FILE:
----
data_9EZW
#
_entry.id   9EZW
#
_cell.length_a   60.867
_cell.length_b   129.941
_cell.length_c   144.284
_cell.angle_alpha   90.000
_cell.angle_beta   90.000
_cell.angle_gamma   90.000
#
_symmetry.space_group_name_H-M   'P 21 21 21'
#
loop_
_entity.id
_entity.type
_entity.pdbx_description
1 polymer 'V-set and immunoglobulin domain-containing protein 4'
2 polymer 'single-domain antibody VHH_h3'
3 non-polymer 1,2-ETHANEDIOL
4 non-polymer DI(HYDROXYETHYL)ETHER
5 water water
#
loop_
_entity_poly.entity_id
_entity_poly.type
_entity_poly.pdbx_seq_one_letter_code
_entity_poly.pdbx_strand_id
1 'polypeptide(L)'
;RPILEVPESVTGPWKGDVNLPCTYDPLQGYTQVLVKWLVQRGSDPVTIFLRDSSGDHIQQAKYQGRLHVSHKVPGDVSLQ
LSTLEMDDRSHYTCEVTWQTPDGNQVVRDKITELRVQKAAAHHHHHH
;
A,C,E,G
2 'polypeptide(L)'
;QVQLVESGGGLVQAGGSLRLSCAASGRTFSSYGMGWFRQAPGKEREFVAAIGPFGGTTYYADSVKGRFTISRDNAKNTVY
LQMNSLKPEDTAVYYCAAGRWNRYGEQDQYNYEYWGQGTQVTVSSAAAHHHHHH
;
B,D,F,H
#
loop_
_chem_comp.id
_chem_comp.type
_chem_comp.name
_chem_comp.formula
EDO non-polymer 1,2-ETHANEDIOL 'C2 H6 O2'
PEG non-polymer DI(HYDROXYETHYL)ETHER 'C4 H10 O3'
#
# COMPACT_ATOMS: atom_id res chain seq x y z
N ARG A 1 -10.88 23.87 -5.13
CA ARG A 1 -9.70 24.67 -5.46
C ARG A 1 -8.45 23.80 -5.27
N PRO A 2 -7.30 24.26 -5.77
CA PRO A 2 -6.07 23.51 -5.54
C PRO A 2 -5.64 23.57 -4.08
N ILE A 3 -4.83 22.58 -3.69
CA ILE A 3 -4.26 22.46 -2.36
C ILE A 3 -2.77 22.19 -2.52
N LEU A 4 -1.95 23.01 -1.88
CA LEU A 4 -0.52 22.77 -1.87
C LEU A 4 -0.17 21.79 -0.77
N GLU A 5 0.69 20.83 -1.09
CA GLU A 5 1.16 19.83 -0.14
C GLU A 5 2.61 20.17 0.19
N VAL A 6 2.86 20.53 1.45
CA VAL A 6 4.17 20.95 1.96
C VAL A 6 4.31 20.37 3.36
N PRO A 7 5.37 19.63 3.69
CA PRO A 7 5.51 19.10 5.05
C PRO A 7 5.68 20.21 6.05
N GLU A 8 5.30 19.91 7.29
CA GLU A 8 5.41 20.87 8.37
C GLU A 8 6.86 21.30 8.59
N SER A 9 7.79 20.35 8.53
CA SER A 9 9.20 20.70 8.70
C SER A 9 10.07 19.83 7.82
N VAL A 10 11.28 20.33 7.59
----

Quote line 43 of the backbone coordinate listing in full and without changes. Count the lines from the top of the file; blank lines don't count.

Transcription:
_chem_comp.name